Hello, I’m John Wilson, the latest person to join the NIBE Board. It’s a great pleasure and honour to be joining this Board, given both the personnel already present and NIBE’s achievements to date.
Just to fill you in on my background, I am currently Professor of Business History at Newcastle Business School (NBS), Northumbria University. Until the end of May I was actually Pro Vice-Chancellor (Business & Law) at that august institution, leading a Faculty of over 330 academics and 20+ professional staff. Prior to that, I was Director of Newcastle University Business School, so I have a very good knowledge of management education and its drivers in this region.
Perhaps one of the reasons why I was invited to join the NIBE Board is that in both recent posts I have sponsored its activities, hosting seminars and providing some resource where possible. I was motivated to do this by my sincere commitment to inculcating a more ethical approach to the study of business, providing students with a more balanced range of educational opportunities.
I see it as a prime duty of business schools to ensure that the students who graduate are capable of pursuing a much more ethical approach to how they will contribute to the organizations that employ them. It has to be said that I am ‘pushing on an open door’ in this respect, because the current generation of students are acutely aware of issues such as climate crisis and the need to develop more sustainable strategies. At the same time, business schools must provide a flourishing environment in which these ideas can develop further and be implemented practically.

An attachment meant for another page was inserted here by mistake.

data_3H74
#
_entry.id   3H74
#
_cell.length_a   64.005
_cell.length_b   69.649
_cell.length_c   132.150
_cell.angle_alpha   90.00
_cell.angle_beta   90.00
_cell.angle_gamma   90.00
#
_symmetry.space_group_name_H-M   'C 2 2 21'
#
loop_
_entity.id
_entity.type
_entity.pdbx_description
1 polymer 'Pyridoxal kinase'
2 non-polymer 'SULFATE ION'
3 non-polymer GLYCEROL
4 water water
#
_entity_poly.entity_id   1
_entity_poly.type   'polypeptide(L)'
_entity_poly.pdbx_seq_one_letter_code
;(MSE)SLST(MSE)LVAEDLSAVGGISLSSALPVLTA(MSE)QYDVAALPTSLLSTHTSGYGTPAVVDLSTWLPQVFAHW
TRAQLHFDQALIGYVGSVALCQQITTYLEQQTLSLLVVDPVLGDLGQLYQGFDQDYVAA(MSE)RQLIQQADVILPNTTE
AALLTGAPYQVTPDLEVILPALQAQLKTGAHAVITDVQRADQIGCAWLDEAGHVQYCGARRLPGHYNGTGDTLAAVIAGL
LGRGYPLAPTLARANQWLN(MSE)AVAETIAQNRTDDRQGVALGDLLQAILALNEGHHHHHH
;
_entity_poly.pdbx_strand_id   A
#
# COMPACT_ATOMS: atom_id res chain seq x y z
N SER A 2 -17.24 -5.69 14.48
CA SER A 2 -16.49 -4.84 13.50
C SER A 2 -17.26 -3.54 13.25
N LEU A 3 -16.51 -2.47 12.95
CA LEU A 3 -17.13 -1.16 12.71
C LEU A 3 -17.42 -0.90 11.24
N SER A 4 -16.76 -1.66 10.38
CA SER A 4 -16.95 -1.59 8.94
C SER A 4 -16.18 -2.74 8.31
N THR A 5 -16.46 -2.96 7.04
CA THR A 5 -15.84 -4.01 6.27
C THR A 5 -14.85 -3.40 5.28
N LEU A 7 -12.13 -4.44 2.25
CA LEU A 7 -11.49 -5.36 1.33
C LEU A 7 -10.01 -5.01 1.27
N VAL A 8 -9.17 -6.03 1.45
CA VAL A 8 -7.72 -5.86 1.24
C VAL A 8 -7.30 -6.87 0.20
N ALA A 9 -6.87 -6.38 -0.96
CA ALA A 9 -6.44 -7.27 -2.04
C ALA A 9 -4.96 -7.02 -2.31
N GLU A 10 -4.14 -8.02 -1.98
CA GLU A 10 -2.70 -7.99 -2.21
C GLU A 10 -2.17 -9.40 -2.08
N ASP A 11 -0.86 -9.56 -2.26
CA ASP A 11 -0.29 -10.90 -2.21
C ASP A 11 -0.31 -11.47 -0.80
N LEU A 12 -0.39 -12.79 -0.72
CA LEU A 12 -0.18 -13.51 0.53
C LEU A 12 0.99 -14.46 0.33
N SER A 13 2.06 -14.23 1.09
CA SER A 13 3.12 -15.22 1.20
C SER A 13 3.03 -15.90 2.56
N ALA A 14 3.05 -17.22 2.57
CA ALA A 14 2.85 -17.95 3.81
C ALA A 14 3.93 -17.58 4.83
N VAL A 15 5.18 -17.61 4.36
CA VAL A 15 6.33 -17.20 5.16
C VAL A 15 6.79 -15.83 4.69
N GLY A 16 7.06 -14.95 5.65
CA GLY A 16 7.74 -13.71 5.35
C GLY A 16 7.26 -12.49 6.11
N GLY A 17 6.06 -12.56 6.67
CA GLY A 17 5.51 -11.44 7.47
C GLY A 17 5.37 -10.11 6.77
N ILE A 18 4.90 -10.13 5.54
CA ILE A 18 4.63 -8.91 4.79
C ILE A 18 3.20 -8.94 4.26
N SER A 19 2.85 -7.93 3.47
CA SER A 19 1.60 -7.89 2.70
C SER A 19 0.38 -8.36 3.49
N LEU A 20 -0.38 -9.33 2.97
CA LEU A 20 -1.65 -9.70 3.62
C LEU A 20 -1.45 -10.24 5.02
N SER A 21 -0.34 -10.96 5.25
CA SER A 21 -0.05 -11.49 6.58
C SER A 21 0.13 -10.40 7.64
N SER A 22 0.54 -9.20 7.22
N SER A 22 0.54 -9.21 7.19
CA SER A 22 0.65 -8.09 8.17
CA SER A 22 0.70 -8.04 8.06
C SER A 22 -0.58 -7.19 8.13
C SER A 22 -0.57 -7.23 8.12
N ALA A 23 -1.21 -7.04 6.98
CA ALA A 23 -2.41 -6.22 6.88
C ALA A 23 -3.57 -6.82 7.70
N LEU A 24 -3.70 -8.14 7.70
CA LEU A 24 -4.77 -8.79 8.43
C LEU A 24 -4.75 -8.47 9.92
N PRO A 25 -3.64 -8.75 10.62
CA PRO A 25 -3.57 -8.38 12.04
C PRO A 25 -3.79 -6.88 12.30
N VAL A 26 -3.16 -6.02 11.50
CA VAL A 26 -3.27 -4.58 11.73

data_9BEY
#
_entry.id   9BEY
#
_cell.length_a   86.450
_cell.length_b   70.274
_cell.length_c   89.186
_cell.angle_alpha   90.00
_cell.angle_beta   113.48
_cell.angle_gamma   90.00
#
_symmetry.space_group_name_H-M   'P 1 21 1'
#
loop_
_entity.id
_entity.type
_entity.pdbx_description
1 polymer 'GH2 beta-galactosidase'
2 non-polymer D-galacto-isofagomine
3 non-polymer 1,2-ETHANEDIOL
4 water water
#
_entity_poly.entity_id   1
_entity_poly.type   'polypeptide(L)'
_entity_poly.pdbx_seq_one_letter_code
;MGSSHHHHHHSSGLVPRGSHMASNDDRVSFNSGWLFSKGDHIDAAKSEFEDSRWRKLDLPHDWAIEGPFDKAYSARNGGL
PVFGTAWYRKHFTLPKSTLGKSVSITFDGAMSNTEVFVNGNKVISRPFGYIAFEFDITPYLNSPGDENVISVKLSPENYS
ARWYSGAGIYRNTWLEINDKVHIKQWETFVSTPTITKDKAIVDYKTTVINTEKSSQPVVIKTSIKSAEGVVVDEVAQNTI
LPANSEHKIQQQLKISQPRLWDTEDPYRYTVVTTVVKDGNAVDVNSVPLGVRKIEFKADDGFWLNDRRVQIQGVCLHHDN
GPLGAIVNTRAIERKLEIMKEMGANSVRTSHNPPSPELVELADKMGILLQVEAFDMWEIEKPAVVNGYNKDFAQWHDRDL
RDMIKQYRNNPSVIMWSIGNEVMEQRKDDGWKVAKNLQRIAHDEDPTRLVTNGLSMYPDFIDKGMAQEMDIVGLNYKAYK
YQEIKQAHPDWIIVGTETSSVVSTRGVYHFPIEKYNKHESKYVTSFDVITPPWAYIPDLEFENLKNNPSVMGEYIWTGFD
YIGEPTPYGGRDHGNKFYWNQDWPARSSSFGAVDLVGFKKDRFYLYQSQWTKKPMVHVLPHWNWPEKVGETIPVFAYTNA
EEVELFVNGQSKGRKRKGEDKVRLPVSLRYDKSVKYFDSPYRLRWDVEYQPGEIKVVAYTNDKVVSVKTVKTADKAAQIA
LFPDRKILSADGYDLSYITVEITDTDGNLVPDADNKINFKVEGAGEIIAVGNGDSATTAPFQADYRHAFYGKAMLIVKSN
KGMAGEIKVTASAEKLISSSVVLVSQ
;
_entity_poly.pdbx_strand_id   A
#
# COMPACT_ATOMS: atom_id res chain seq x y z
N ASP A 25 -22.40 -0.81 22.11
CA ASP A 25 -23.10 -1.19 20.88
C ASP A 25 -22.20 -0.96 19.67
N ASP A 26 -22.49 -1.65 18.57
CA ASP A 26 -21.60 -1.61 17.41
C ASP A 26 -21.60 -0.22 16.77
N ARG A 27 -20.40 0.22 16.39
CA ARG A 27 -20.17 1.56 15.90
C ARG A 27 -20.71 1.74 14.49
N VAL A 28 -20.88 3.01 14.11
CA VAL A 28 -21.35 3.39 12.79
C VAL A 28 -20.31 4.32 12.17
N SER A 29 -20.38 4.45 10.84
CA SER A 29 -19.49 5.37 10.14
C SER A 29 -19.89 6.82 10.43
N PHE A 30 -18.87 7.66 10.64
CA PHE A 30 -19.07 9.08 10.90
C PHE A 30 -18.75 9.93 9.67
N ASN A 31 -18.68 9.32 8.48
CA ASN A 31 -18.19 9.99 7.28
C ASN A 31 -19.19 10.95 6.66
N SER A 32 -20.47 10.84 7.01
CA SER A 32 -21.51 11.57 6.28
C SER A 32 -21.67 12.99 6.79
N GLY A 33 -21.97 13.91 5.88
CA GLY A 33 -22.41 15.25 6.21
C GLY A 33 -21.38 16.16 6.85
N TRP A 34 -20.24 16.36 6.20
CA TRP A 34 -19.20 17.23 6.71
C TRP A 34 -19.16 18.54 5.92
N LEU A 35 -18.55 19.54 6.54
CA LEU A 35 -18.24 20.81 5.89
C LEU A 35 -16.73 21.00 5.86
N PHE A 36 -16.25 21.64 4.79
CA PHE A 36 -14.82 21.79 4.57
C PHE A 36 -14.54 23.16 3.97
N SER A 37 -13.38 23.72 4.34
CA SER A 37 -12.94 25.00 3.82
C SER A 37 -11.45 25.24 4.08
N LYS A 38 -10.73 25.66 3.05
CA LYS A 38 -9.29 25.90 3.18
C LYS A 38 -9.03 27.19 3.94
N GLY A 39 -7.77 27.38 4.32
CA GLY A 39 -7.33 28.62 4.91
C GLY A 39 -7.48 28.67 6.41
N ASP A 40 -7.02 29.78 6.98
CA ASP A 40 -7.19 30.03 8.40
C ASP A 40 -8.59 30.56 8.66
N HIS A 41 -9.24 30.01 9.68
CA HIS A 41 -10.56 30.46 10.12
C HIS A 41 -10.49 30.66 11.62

This is why at NBS especially we have embedded the UN’s Sustainable Development Goals into the undergraduate and postgraduate curricula, building on the pioneering work of Professor Ron Beadle and Dr Alex Hope, amongst others. Our work has also attracted the attention of international names in this field, including the architect of the UN’s Goals, Paul Polman, who has several times visited NBS and given inspirational lectures. Apart from this work on the teaching front, our research reputation in this field is recognized as globally influential, contributing extensively to the further development of a more ethical approach to business.
As a member of the NIBE Board I intend to continue developing the University’s strong relationship with business ethics, working as a professor to influence research strategy and contribute extensively to regional and national debates about these subjects. Even though NIBE has made a terrific contribution to the debates, there is still much to do in order to ensure that an ethical approach becomes the norm in businesses of all sizes. I remain optimistic that by working together we can build on the very solid foundations we have all set in place.
John Wilson – Director NIBE